Why you shouldn’t believe everything you read in the jobs report

Mitchell Hartman Nov 8, 2013

Why you shouldn’t believe everything you read in the jobs report

Mitchell Hartman Nov 8, 2013

The Bureau of Labor Statistics reports an unexpectedly sharp rise in job-creation for the month of October, and also an unexpectedly sharp rise in job losses—in the very same monthly data release.

Economists today were going through the confusing and conflicting numbers, to sort out effects of the government shutdown in early October from the underlying forces at work in the economy and labor market.

Non-farm payrolls increased by 204,000 according to the report, approximately 80,000 higher than the consensus estimate of economists. Job growth occurred across a broad range of industries, from retail and leisure (bars and restaurants), to manufacturing, professional services and health care.

Meanwhile, the unemployment rate rose 0.1 percent to 7.3 percent. The number of Americans reporting that they had work during the survey period in October declined by 735,000, and the total civilian labor force declined by 720,000—both very large, and statistically significant, declines.

The October government shutdown accounts for at least some of this contradictory data. Economists used words like “distorted,” “noisy,” “difficult,” and “misleading” to describe the report.

“The data’s mushy, you could call it that,” quipped Nariman Behravesh, chief economist at IHS. He said there’s a more a technical term: “The ‘noise-to-signal ratio’ of the recent data is fairly high, there’s a lot of volatility in the data, and special factors to sort through.”

A key factor is that there are two different surveys conducted by government researchers. In the household survey, a sampling of approximately 60,000 American households are asked about the employment status of adults (age 16 or older) living there.

In the Establishment Survey, a much larger sampling of businesses and government offices (approximately 500,000) are asked how many people they have on the payroll.

In October, as many as 800,000 federal workers were furloughed at some point, though they were later given back-pay.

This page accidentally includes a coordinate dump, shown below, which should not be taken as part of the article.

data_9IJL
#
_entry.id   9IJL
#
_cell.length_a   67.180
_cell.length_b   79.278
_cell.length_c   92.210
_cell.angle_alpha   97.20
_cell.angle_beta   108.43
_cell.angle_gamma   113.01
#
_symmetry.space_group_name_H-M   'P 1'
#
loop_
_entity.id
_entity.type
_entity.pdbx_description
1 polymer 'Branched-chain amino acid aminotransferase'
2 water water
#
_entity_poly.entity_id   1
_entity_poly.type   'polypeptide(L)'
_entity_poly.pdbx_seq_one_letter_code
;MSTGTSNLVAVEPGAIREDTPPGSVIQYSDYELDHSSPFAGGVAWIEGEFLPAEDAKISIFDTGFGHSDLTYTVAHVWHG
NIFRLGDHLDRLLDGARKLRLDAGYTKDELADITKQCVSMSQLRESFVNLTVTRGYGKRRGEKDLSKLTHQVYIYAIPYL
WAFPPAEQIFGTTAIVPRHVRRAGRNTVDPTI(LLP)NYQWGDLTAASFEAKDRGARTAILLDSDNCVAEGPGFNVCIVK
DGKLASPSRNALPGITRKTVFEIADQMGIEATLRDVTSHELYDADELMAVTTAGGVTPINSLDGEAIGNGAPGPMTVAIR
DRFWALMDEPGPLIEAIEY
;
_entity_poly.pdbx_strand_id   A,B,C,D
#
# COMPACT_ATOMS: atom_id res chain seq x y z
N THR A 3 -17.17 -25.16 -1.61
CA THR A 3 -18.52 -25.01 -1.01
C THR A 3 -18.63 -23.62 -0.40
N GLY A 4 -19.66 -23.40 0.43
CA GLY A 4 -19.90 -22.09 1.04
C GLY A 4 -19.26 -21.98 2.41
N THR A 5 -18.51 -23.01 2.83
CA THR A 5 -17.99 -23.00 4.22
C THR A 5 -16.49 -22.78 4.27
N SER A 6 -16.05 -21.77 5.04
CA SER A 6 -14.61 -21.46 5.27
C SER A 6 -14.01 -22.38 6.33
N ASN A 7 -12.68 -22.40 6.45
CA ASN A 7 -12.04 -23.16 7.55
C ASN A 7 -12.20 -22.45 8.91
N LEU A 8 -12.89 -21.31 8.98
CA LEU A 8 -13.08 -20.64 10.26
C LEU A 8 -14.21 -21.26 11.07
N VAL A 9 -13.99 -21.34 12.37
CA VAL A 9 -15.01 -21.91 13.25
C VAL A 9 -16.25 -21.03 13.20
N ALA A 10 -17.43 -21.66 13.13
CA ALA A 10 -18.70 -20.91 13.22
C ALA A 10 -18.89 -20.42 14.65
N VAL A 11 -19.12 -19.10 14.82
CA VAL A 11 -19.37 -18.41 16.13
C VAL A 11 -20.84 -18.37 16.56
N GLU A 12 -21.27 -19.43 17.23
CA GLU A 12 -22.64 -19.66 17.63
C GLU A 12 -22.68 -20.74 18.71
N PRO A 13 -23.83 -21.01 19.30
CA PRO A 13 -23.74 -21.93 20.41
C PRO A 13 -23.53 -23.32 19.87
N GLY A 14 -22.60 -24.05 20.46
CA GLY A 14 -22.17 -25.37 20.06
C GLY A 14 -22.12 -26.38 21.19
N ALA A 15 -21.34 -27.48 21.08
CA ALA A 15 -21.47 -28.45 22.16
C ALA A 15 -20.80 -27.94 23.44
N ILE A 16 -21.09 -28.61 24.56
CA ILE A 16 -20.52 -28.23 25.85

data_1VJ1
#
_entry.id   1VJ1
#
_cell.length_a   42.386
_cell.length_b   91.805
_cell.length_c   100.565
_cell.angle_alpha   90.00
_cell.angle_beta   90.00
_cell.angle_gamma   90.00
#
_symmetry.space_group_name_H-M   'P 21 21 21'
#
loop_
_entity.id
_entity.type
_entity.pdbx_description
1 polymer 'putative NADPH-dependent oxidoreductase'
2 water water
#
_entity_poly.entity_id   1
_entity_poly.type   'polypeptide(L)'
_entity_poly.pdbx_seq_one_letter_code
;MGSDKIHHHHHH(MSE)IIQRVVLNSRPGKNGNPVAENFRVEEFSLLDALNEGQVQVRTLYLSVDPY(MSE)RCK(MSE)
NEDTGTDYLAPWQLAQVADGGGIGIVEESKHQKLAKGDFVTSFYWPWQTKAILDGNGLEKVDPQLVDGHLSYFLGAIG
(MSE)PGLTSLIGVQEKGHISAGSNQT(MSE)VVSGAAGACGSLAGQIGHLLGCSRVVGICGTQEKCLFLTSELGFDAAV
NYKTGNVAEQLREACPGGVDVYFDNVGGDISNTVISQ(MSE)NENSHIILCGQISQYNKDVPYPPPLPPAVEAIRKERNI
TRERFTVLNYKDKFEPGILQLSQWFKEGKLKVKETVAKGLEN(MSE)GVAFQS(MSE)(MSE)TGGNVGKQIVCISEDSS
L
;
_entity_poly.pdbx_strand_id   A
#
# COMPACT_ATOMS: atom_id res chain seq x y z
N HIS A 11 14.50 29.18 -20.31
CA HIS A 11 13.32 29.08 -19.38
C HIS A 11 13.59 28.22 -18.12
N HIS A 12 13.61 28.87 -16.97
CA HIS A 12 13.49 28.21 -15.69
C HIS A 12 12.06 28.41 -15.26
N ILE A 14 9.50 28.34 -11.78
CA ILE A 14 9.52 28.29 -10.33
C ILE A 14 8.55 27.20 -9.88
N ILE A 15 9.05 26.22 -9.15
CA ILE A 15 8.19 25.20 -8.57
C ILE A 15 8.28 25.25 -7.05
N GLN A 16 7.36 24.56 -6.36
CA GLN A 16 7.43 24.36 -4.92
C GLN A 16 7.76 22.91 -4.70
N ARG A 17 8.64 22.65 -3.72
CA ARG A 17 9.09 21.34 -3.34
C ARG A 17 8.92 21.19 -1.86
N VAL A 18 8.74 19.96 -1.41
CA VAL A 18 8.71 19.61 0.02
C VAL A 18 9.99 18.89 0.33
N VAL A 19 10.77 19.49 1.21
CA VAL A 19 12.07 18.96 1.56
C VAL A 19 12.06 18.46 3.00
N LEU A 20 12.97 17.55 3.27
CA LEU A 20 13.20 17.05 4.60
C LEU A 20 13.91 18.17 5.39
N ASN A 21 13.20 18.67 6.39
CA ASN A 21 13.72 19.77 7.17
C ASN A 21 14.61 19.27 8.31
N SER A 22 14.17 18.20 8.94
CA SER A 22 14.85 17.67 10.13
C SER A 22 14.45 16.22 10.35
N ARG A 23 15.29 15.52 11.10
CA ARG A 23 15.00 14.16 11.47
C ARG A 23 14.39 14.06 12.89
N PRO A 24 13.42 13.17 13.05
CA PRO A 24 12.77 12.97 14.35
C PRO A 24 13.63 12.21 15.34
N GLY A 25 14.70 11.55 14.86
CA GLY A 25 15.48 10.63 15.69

“In the (establishment) survey of firm payrolls, you’ll be counted as employed,” if you’re paid for the time you were on furlough, explains economist Justin Wolfers of the University of Michigan and the Brookings Institution. “And in the household survey they call ‘temporary layoff a form of unemployment. So the same person is either employed or unemployed, depending on which survey you look at.”

Also, because government workers didn’t return to their desks until mid-October, they conducted the household survey one week later than usual.

“My memory of what I was doing two weeks ago just isn’t as good as my memory of what I was doing a week ago,” says Wolfers. “Small changes in how we conduct surveys can have very large unintended consequences.”

Tom Nardone at the Bureau of Labor Statistics — whose staff meticulously explained these and other anomalies in the October jobs data as part of the Employment Situation Summary release — says there are often statistical anomalies in the data. In addition, he says, the normal margin of error on the surveys ranges from more than 90,000 in the establishment survey, to approximately 400,000 in the household survey.

“The numbers this month are as reliable as they are most months, which may sound like a surprising statement,” says Nardone.

One particularly troubling trend indicated by the October report is the precipitous decline in the labor force, and a concomitant fall in labor-force participation, says finance professor Dan Seiver at San Diego State University.

“A big departure of people — three-quarters-of-a-million — from the labor force: that’s a puzzle the BLS doesn’t have an explanation for,” says Seiver. “If it’s retirements or other voluntary leaving of the labor force, we need to understand that better.” If it’s due to long-term unemployed people giving up the job search and leaving the workforce altogether, that would be more alarming, Seiver says.

Justin Wolfers says, unless you’re an economist or on the Federal Reserve, you might as well wait till next month, when some of the data distortion and mushiness has diminished, to figure out how the job market’s doing.

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